13 An anonymous bas-relief in
marble, inscribed * Dia Helionora,'
of Eleanora of Aragon (1450-1493),
elder daughter of Ferdinand I of
Naples and of Isabelle de Clermont,
and wife (1473) of Duke Ercole I of
Ferrara. She is highly eulogised by
Castiglione in the third book of the
Cortegiano (' La Duohessa Eleonora
d'Aragona, Duchessa di Ferrara. . .
fu tale, die le eccellentissime sue
virtii faceano buon testimonio a
tutto '1 mondo che essa non sola-
mentc era digna figliuola di Ke, ma
che meritava esser Regina di molto
maggior state che non aveano pos-
seduto tutti i suoi antecessori '). This
bas-relief was placed by Walpole
(who identified the lady with
Eleanora d'Este, sister of Alfonso II,
Duke of Ferrara, the object of Tasso's
unhappy passion) in the ' small
cloister ' at the entrance to Straw-
berry Hill (see ' Description,' loc. cit.,
p. 400, note). It was lately in the
collection of M. Gustave Dreyfus at
Paris (see Tlie Book of the Courtier,
translated by L. E. Opdycke. New
York, 1901 ; pp. 204, 399, and 402-3,
where the bas-relief is figured). In
his letter to Walpole of Sept. 15, 1771
(see Letter 136, below), Hamilton
calls the lady ' Diana d'Este.'
1* See note 3 on letter to Hamilton
of Sept. 22, 1768 (No. 1232*).
1777] To 25
here one must have plundered Bengal to afford their prices ;
and I plunder nobody but myself.
As you pass thro Paris, look at the new front of St.
Genevieve, at the Ecole de Chirurgie " (which by the by you
cannot stand far enough from to see) and at some of the new
hotels. Dont look at any of the finest pictures, for they
have all been so varnished, that you can see nothing but
yourself in them. Some of those at the Palais Eoyal ^* and
those of the Prince of Monaco ", have been transported to
new canvasses, inch by inch, and the junctures filled up,
and the whole repainted "- They had begun on the glorious
Chartreuse ", but Mons' d'Anchevilliers â„¢, Intendant des
Batiments, had the sense to stop them, will transplant the
originals to Versailles, and give copies to the Convent. He
must make haste, or they will perish, or he be displaced ;
and taste is not hereditary in places more than in families.
Adieu ! dear Sir,
yrs most cordially,
1753*. To .
My dear Lord, March 4, 1777.
I have not had time till this minute to thank your Lord-
ship for the honour ofyour letter and for the communication
15 Walpole himself visited these with Mariette, visited the pictures
bmldings on Sept. 12, 1775, as he at the Palais Eoyal on July 24, 1771,
records under that date in his Paris and those at the Hotel de Monaco on
Journal. He mentions other note- Aug. 2 of the same year, as he records
worthy buildings in his letter to in his Paru Journal.
Lady Ossory of Sept. 9, 1775. 1' In the cloister of which were
ifi The residence of the Due Le Sueur's paintings of incidents
d'Orl^ans. from the life of St. Bruno â€” see letters
" Honors CamiUe Lienor Gri- to West, of May, 1739 ; to Chute, of
maldi, Prince de Monaco. A letter Aug. 5, 1771 ; and to Lady Ossory,
from him to Walpole is printed in of Sept. 9, 1775.
the present volume (see Letter 132, â„¢ Charles Claude de Flahautdela
below). . Billarderie, Oomte d'Augivilliers (d.
'* See letters to Lord Strafford, of 1810) ; he was Direoteur des bati-
Aug. 25, 1771 j and to Conway, of ments et jardius du Eoi.
Oct. 29, 1774. Walpole, in company Letter 1753*. â€” Not in C. ; now
26 To [1777
of the other paper, which Mr. Astle showed me some time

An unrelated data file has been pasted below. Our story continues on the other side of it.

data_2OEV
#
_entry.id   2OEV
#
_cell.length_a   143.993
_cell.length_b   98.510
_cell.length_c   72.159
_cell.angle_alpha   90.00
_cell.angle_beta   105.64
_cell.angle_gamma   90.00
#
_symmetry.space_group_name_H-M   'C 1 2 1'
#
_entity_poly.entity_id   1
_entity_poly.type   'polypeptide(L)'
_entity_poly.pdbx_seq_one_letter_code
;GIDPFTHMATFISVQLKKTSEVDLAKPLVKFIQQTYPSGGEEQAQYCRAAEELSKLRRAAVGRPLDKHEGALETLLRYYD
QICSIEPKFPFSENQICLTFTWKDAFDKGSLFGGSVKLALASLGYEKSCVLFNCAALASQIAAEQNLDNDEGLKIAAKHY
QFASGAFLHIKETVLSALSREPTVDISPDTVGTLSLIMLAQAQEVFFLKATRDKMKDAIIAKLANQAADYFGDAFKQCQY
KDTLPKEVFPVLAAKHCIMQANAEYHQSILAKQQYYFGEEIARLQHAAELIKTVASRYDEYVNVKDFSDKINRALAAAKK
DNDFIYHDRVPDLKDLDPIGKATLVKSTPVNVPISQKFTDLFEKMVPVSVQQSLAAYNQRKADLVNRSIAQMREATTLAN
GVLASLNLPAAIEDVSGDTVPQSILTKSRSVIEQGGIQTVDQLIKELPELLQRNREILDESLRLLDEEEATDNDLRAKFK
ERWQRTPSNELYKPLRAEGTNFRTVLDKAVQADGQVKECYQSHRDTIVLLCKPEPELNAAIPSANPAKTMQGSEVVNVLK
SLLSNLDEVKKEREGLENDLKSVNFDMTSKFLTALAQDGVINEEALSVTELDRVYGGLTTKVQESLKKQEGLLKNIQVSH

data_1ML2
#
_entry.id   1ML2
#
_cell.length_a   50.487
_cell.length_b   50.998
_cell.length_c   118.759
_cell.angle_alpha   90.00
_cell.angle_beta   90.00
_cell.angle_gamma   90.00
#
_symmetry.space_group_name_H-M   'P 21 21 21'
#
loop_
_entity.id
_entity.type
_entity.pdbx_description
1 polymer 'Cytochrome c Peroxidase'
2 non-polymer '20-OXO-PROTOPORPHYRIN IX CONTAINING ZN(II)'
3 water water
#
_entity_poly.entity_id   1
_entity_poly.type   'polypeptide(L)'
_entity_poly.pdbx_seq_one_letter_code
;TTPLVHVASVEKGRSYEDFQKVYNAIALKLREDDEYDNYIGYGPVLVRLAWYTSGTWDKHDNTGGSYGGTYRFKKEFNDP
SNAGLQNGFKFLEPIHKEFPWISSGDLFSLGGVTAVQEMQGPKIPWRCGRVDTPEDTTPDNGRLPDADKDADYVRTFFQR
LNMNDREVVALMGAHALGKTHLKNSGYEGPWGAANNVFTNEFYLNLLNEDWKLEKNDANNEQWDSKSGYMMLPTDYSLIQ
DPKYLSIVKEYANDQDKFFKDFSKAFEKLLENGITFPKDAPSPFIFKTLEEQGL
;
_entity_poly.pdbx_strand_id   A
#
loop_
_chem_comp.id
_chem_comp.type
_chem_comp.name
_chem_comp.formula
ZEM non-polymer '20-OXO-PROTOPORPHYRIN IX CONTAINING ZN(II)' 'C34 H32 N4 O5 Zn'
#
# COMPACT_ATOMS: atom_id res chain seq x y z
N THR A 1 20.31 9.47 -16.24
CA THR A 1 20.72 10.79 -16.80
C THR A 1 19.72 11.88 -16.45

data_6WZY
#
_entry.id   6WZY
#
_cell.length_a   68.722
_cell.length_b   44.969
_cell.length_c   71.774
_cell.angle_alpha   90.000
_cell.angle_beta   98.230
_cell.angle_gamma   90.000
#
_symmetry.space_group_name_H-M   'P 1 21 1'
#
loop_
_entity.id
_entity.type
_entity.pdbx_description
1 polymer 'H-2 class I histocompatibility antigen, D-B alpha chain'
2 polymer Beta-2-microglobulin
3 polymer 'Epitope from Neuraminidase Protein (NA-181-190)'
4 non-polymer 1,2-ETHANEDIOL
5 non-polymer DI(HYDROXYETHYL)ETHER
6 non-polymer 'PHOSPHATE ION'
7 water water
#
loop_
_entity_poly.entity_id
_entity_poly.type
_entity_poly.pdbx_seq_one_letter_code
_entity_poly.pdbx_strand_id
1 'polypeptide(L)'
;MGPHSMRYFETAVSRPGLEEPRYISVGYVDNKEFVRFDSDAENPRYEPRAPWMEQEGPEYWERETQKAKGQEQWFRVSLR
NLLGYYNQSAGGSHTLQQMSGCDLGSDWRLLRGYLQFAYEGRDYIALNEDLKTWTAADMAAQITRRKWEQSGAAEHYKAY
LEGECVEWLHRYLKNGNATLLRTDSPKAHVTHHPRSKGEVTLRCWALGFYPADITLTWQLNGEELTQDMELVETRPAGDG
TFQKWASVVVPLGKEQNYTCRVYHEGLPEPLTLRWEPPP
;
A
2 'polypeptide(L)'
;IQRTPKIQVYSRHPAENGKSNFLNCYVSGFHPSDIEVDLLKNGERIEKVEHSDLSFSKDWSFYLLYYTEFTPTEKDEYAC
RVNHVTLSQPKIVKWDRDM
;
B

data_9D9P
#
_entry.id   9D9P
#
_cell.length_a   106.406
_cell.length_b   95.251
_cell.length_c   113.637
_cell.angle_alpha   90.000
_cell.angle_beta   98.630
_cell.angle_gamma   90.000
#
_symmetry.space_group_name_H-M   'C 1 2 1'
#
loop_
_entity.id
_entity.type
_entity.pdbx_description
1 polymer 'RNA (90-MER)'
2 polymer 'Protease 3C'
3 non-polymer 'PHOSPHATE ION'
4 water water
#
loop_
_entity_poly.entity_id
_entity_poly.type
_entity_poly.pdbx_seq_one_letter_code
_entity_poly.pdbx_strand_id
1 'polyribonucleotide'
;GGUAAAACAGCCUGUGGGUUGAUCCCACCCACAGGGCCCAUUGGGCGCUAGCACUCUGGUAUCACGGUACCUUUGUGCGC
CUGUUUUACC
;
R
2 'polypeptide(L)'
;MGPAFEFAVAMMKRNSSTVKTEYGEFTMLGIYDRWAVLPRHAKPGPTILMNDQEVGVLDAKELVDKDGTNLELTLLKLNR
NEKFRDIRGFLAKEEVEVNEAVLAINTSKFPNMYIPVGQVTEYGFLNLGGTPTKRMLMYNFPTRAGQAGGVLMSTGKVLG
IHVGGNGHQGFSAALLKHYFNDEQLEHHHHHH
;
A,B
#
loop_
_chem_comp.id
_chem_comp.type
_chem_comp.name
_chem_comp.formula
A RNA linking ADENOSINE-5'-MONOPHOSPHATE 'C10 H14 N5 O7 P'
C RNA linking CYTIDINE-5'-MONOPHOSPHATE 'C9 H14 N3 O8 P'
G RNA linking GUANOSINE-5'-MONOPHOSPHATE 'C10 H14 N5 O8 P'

.ago'. It certainly shows very clearly how much more
deliberate proceedings were even in that barbarous age than
was supposed : and it contains many other confutations of
the popular story, that are too long for a letter. I have a
quantity of other answers to Dr. Milles's' and the rest of the
childish or rather old womanish replies to my book ; but
I have no thoughts of publishing them yet ', nor care how
much longer anybody chuses to believe a silly story. They
like that tale, because it is old, and believe in Chatterton's
poems, because they are told they are old, tho they are ten
thousand times more curious for not being so. I am with
My dear Lord
1799*. To THE Duchess of Gloucester i.
strawberry Hill, Sept. 27, 1777.
I need not say, Madam, how much satisfaction your every
letter now occasions. We have tasted of the contrary too
first printed from copy of the original Hill in 1770 ; it was included, with
in the Fitzwilliam Museum at Cam- other matter, in the (unfinished)
bridge, kindly supplied by Mr. S. C. Strawberry Hill edition of Walpole's
Cockerell, Director of the Museum. TForfcs ; and was eventually reprinted
The addressee has not been identi- in Vol. ii (pp. 221*-*244) of the
fied. Works of Lord Orford (1798).
1 Probably the Act of Attainder of Lkttkr 1799*. â€” Not in 0. ; now
George Duke of Clarence (see letters first printed from original in Waller
to Astle, of Dec. 19, 1775; to Mason, Collection. Walpole has noted on the
of Dec. 21 ; and to Cole, of Jan. 26, letter : ' To the D.ss of Gloucester.
1776). N.B. She was set out before it cd
^ See note 2 on letter to Cole of go away ' (i. e. set out from Trent,
Dec. 20, 1770. where the Duke of Gloucester had
3 Six copies of Walpole's Reply to been lying between life and death
Dr.Milles were printed at Strawberry for many weeks ; he and the Duchess
1777] To the Duchess of Gloucester 27
much lately not to enjoy every step of his R. H.'s amend-
ment. Tho his physicians "^ have so little of the profession in
them, I am sure they would not think of diverting them-
selves, if they were not sure he was past all danger. As you
was not set out, and give so good an account of yourself,
Madam, I am far from thinking the journey will hurt you
after an interval of repose, and with your mind at peace.
I hope the change of air will even restore your looks'.
You made me tremble for half a paragraph for the little
You may be perfectly easy about Lady Laura " : she has
perfectly recovered her spirits and colour, tho I own her
grief had taken soul possession of her, that when Mr. Stiel